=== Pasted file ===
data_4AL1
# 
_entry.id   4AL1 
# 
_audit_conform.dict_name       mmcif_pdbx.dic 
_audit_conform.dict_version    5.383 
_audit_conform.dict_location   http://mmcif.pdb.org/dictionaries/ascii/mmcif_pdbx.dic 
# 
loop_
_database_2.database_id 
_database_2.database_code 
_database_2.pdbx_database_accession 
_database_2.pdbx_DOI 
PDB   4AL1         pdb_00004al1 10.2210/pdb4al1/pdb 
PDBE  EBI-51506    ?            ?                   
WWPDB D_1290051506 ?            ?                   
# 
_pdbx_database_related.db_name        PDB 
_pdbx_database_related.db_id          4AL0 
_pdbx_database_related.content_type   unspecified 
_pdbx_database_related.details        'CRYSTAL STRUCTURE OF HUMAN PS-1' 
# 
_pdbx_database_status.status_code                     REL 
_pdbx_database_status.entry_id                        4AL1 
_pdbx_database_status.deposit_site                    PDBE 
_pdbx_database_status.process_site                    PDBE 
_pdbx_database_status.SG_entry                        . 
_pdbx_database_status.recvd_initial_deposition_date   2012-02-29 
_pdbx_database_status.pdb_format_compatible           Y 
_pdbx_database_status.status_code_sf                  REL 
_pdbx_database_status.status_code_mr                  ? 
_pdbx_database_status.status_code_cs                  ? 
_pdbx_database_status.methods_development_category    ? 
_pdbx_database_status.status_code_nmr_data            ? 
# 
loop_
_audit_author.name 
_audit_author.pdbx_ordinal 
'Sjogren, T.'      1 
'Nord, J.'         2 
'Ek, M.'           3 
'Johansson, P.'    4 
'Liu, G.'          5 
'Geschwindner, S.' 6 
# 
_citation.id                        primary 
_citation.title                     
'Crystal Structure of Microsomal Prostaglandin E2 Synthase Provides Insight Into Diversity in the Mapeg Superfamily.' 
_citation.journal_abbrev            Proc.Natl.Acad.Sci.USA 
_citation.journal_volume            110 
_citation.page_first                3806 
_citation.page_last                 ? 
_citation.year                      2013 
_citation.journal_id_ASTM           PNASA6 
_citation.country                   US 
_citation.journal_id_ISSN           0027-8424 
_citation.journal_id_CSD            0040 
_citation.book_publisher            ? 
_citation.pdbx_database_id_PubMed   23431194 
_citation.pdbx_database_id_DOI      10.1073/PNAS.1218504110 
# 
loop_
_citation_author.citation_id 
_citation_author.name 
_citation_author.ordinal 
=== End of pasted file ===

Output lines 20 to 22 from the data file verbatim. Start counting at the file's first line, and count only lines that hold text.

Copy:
_pdbx_database_related.content_type   unspecified 
_pdbx_database_related.details        'CRYSTAL STRUCTURE OF HUMAN PS-1' 
# 